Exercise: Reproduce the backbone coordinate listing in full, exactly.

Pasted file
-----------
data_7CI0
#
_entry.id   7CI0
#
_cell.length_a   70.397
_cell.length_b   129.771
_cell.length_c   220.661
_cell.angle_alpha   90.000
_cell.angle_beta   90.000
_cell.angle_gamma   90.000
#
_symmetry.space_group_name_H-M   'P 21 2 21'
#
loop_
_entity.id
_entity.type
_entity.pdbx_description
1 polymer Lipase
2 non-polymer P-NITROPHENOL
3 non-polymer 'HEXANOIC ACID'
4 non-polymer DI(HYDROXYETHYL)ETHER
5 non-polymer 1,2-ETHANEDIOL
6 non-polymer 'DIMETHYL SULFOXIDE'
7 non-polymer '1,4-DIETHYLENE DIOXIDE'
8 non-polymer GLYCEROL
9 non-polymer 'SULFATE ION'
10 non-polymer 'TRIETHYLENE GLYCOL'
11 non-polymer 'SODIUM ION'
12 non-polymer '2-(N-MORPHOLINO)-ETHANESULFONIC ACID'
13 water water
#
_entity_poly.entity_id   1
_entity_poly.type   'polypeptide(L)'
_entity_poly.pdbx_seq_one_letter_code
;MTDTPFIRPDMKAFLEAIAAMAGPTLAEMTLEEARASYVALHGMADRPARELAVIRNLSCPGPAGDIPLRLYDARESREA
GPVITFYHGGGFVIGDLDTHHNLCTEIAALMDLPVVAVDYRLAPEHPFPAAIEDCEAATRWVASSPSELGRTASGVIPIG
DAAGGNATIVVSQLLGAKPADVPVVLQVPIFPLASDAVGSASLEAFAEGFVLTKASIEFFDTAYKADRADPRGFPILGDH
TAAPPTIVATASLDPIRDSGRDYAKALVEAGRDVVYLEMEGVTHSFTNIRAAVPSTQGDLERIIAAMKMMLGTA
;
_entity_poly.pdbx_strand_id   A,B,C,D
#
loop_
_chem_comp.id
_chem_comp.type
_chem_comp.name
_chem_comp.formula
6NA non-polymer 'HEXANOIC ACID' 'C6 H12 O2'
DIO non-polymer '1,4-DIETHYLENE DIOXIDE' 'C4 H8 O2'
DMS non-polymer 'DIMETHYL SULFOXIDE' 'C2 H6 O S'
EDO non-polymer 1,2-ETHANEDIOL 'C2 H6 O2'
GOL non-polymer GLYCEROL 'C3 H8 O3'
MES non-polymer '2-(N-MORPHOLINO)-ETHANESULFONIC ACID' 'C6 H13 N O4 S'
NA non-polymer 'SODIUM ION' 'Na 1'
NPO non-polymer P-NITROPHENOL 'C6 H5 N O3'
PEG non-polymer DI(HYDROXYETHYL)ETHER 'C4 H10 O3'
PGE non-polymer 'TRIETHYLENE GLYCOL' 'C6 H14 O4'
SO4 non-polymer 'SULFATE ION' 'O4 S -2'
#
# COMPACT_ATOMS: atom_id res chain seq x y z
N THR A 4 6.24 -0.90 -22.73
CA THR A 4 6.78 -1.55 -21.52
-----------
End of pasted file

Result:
data_7CI0
#
_entry.id   7CI0
#
_cell.length_a   70.397
_cell.length_b   129.771
_cell.length_c   220.661
_cell.angle_alpha   90.000
_cell.angle_beta   90.000
_cell.angle_gamma   90.000
#
_symmetry.space_group_name_H-M   'P 21 2 21'
#
loop_
_entity.id
_entity.type
_entity.pdbx_description
1 polymer Lipase
2 non-polymer P-NITROPHENOL
3 non-polymer 'HEXANOIC ACID'
4 non-polymer DI(HYDROXYETHYL)ETHER
5 non-polymer 1,2-ETHANEDIOL
6 non-polymer 'DIMETHYL SULFOXIDE'
7 non-polymer '1,4-DIETHYLENE DIOXIDE'
8 non-polymer GLYCEROL
9 non-polymer 'SULFATE ION'
10 non-polymer 'TRIETHYLENE GLYCOL'
11 non-polymer 'SODIUM ION'
12 non-polymer '2-(N-MORPHOLINO)-ETHANESULFONIC ACID'
13 water water
#
_entity_poly.entity_id   1
_entity_poly.type   'polypeptide(L)'
_entity_poly.pdbx_seq_one_letter_code
;MTDTPFIRPDMKAFLEAIAAMAGPTLAEMTLEEARASYVALHGMADRPARELAVIRNLSCPGPAGDIPLRLYDARESREA
GPVITFYHGGGFVIGDLDTHHNLCTEIAALMDLPVVAVDYRLAPEHPFPAAIEDCEAATRWVASSPSELGRTASGVIPIG
DAAGGNATIVVSQLLGAKPADVPVVLQVPIFPLASDAVGSASLEAFAEGFVLTKASIEFFDTAYKADRADPRGFPILGDH
TAAPPTIVATASLDPIRDSGRDYAKALVEAGRDVVYLEMEGVTHSFTNIRAAVPSTQGDLERIIAAMKMMLGTA
;
_entity_poly.pdbx_strand_id   A,B,C,D
#
loop_
_chem_comp.id
_chem_comp.type
_chem_comp.name
_chem_comp.formula
6NA non-polymer 'HEXANOIC ACID' 'C6 H12 O2'
DIO non-polymer '1,4-DIETHYLENE DIOXIDE' 'C4 H8 O2'
DMS non-polymer 'DIMETHYL SULFOXIDE' 'C2 H6 O S'
EDO non-polymer 1,2-ETHANEDIOL 'C2 H6 O2'
GOL non-polymer GLYCEROL 'C3 H8 O3'
MES non-polymer '2-(N-MORPHOLINO)-ETHANESULFONIC ACID' 'C6 H13 N O4 S'
NA non-polymer 'SODIUM ION' 'Na 1'
NPO non-polymer P-NITROPHENOL 'C6 H5 N O3'
PEG non-polymer DI(HYDROXYETHYL)ETHER 'C4 H10 O3'
PGE non-polymer 'TRIETHYLENE GLYCOL' 'C6 H14 O4'
SO4 non-polymer 'SULFATE ION' 'O4 S -2'
#
# COMPACT_ATOMS: atom_id res chain seq x y z
N THR A 4 6.24 -0.90 -22.73
CA THR A 4 6.78 -1.55 -21.52